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Parrish v. United States

United States District Court, N.D. West Virginia

June 18, 2018

DONTE PARRISH, Plaintiff,
v.
UNITED STATES OF AMERICA, Defendant.

          ORDER ADOPTING REPORT AND RECOMMENDATION [DKT. NO. 21], OVERRULING PLAINTIFF'S OBJECTIONS [DKT. NO. 28], AND DENYING MOTION FOR A PRELIMINARY INJUNCTION [DKT. NO. 17]

          IRENE M. KEELEY UNITED STATES DISTRICT JUDGE.

         I. BACKGROUND

         On May 3, 2017, the pro se plaintiff, Donte Parrish (“Parrish”), filed a complaint pursuant to the Federal Tort Claims Act, 28 U.S.C. §§ 2671 et seq. (“FTCA”), alleging claims of false imprisonment, abuse of process, intentional infliction of emotional distress, negligence, and malicious prosecution related to the BOP's investigation of a 2009 incident at USP Hazelton, and his placement in various Special Management Units (“SMUs”) during the pendency of that investigation (Dkt. No. 1). Parrish seeks $5, 000, 000.00 in damages. Id. Pursuant to 28 U.S.C. § 636 and the local rules, the Court referred this matter to United States Magistrate Judge Michael J. Aloi for initial screening and a report and recommendation (“R&R”).

         By Order entered on June 19, 2017, Magistrate Judge Aloi directed Parrish to pay an initial partial filing fee (“IPFF”) within 28 days (Dkt. No. 11). On July 18, 2017, Parrish moved for an extension of time in which to pay the IPFF (Dkt. No. 13), which Magistrate Judge Aloi granted (Dkt. No. 14). On September 8, 2017, Parrish filed a second motion for an extension of time in which to pay the IPFF, along with a motion to proceed without paying the fee (Dkt. No. 16). He also filed a motion for a temporary restraining order (“TRO”) or preliminary injunction (Dkt. No. 17). The motion for a TRO or preliminary injunction requested (1) that he be permitted more law library time, (2) that he have access to his legal work and Disciplinary Hearing Officer reports, (3) that the prison Trust Account Officer pay his IPFF to the Court, [1] and (4) that he not be placed in the Special Management Unit (“SMU”) (Dkt. No. 17).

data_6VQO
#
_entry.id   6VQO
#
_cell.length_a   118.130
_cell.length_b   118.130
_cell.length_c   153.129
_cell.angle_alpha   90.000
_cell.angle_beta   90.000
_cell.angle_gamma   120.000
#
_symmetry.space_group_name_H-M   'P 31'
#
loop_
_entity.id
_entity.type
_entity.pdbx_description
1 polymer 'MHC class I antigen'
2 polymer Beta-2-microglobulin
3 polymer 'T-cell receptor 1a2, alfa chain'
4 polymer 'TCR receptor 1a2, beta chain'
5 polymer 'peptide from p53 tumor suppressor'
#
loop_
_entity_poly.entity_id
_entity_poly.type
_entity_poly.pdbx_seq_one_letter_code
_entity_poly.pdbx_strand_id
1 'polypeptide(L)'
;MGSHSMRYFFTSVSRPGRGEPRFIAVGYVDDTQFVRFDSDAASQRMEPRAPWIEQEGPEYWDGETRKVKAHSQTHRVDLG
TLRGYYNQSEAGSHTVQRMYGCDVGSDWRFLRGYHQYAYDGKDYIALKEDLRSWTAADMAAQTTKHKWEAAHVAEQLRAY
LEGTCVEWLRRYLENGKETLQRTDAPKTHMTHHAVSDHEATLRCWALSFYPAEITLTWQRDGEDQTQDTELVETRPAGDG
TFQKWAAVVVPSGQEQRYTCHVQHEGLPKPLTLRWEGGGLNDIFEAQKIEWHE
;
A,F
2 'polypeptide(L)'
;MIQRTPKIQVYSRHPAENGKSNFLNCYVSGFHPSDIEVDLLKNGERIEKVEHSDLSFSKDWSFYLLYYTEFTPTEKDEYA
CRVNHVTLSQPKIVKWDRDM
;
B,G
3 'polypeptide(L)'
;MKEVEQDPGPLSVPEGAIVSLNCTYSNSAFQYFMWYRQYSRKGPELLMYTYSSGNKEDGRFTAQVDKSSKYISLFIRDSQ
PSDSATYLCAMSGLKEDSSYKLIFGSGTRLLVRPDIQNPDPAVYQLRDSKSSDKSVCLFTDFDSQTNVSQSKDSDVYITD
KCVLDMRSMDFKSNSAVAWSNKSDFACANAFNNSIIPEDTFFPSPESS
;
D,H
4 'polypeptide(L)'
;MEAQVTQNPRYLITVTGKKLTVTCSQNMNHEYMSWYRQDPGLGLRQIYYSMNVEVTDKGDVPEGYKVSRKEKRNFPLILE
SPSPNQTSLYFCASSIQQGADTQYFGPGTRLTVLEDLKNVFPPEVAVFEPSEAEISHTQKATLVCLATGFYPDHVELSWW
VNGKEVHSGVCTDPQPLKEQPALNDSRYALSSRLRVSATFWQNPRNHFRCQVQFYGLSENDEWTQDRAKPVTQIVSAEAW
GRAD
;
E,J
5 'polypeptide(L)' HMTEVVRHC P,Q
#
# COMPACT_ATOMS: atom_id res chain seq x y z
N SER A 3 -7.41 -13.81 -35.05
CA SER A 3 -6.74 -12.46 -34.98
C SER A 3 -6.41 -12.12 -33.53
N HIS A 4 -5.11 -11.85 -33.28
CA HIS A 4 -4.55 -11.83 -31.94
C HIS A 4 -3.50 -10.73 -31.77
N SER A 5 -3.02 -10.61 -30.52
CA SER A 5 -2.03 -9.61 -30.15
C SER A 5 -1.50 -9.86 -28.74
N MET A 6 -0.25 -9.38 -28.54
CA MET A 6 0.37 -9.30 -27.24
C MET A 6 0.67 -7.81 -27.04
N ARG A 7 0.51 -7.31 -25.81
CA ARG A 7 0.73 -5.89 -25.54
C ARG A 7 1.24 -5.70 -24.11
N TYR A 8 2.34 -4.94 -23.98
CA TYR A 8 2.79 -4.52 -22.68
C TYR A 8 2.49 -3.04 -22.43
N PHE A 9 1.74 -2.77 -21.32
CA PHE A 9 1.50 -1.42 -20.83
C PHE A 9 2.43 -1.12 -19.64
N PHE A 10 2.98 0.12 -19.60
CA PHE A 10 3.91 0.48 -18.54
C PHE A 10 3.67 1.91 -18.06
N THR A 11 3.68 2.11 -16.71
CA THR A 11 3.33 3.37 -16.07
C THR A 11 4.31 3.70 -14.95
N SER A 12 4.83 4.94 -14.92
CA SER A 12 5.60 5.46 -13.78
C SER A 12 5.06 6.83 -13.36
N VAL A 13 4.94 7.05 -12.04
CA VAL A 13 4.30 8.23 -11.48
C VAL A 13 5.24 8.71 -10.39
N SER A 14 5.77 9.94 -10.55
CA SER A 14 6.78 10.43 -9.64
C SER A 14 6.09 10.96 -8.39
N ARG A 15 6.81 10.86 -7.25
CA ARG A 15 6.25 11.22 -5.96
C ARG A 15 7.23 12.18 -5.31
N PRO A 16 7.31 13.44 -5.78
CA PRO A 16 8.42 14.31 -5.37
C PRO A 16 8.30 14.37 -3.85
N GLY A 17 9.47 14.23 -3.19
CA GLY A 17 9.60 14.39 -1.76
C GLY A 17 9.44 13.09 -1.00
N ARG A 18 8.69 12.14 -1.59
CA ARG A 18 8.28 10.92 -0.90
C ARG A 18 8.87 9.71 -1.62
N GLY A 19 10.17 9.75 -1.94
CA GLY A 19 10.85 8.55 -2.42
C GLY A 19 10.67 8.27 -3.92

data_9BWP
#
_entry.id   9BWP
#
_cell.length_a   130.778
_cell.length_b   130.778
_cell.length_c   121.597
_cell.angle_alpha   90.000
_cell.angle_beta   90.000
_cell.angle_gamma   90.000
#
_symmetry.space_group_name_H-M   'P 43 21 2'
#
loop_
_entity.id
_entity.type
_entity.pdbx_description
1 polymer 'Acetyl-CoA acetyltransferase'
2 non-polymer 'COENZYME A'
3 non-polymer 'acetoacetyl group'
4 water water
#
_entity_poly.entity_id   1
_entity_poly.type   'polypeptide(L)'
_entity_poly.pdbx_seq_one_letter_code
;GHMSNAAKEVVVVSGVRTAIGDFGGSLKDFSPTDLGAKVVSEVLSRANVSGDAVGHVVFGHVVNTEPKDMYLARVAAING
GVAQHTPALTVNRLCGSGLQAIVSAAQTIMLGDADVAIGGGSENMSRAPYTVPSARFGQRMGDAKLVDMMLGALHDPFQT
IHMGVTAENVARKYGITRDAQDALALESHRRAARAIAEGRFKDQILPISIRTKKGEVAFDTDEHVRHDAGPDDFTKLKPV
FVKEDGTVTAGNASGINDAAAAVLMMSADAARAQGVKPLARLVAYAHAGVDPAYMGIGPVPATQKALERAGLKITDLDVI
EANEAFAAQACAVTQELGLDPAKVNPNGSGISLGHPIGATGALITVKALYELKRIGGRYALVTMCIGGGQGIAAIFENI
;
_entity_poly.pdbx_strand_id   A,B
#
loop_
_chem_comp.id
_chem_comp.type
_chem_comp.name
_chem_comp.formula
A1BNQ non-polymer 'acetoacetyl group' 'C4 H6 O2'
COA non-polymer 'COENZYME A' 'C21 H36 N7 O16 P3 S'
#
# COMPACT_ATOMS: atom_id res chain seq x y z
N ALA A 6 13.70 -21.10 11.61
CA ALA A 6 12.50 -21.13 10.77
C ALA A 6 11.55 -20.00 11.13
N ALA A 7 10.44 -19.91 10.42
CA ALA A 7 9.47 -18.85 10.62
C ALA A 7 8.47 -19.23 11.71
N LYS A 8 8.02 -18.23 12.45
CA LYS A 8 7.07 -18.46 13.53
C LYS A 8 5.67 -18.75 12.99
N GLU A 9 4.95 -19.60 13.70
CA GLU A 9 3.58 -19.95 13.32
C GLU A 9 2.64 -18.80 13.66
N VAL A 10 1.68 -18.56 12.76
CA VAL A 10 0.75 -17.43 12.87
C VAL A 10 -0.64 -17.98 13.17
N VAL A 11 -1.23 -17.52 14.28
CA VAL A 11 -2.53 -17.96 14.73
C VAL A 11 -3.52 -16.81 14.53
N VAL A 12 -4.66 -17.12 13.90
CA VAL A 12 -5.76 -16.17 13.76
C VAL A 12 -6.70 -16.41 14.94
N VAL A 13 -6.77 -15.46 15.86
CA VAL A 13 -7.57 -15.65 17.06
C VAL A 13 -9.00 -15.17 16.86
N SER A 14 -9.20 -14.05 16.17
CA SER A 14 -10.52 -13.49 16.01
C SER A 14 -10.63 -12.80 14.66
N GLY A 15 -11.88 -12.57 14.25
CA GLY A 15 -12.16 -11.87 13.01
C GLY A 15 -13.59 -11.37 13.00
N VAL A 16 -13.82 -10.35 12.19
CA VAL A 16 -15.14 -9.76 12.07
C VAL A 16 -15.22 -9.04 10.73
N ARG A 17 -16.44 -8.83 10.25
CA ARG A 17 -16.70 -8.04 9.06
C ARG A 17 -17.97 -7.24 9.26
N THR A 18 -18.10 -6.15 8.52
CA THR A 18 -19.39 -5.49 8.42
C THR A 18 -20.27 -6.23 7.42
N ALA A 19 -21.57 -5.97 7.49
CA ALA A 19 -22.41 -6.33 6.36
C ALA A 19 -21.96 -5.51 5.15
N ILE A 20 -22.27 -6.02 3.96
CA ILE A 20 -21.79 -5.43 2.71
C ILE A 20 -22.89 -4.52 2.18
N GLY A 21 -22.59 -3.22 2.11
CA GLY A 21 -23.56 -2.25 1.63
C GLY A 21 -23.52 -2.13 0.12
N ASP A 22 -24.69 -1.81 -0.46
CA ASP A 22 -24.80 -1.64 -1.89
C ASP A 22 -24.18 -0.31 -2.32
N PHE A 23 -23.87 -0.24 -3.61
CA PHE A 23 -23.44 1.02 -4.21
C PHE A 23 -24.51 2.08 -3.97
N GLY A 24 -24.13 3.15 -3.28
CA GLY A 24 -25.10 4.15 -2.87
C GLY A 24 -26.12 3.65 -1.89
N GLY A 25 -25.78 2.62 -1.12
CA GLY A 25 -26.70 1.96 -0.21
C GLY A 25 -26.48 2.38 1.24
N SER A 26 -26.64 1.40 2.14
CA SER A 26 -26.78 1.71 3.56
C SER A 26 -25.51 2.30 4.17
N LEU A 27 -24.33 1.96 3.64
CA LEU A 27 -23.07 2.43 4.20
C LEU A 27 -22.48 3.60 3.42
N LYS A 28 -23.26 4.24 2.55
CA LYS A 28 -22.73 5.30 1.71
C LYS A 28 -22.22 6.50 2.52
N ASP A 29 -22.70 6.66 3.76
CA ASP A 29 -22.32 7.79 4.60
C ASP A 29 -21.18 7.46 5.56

Magistrate Judge Aloi's R&R recommended that the Court deny the motion because Parrish had not established his entitlement to a preliminary injunction pursuant to the four-factor test articulated in Winter v. Nat. Res. Def. Council, Inc., 555 U.S. 7, 20 (2008) (Dkt. No. 21). Specifically, the R&R concluded that Parrish had not established a likelihood of success on the merits, as required by the first factor in Winter (Dkt. No. 21 at 4). Parrish filed timely objections to the R&R (Dkt. No. 28).

         II. LEGAL STANDARD

         A preliminary injunction is proper when the plaintiff can “[1] establish that he is likely to succeed on the merits, [2] that he is likely to suffer irreparable harm in the absence of preliminary relief, [3] that the balance of equities tips in his favor, and [4] that an injunction is in the public interest.” Winter, 555 U.S. at 20. “[A]ll four requirements must be satisfied, ” Real Truth About Obama, Inc. v. FEC, 575 F.3d 342, 346 (4th Cir. 2009), and “[a] preliminary injunction shall be granted only if the moving party clearly establishes entitlement.” Di Biase v. SPX Corp., 872 F.3d 224, 230 (4th Cir. 2017).

         The Court is mindful of the fact that "[a] preliminary injunction is an extraordinary remedy never awarded as of right." Winter, 555 U.S. at 24 (citing Munaf v. Geren, 553 U.S. 674, 689-90 (2008)). A preliminary injunction is a remedy that is “granted only sparingly and in limited circumstances.” Micro Strategy, Inc. v. Motorola, Inc., 245 F.3d 335, 339 (4th Cir. 2001) (internal quotation marks omitted). In the prison context, courts should grant preliminary injunctive relief involving the management of correctional institutions “only under exceptional and compelling circumstances.” Asemani v. Warden, No. CV RDB-16-1170, 2017 WL 1194173, at *2 (D. Md. Mar. 30, 2017) (citing Taylor v. Freeman, 34 F.3d 266, 269 (4th Cir. 1994)).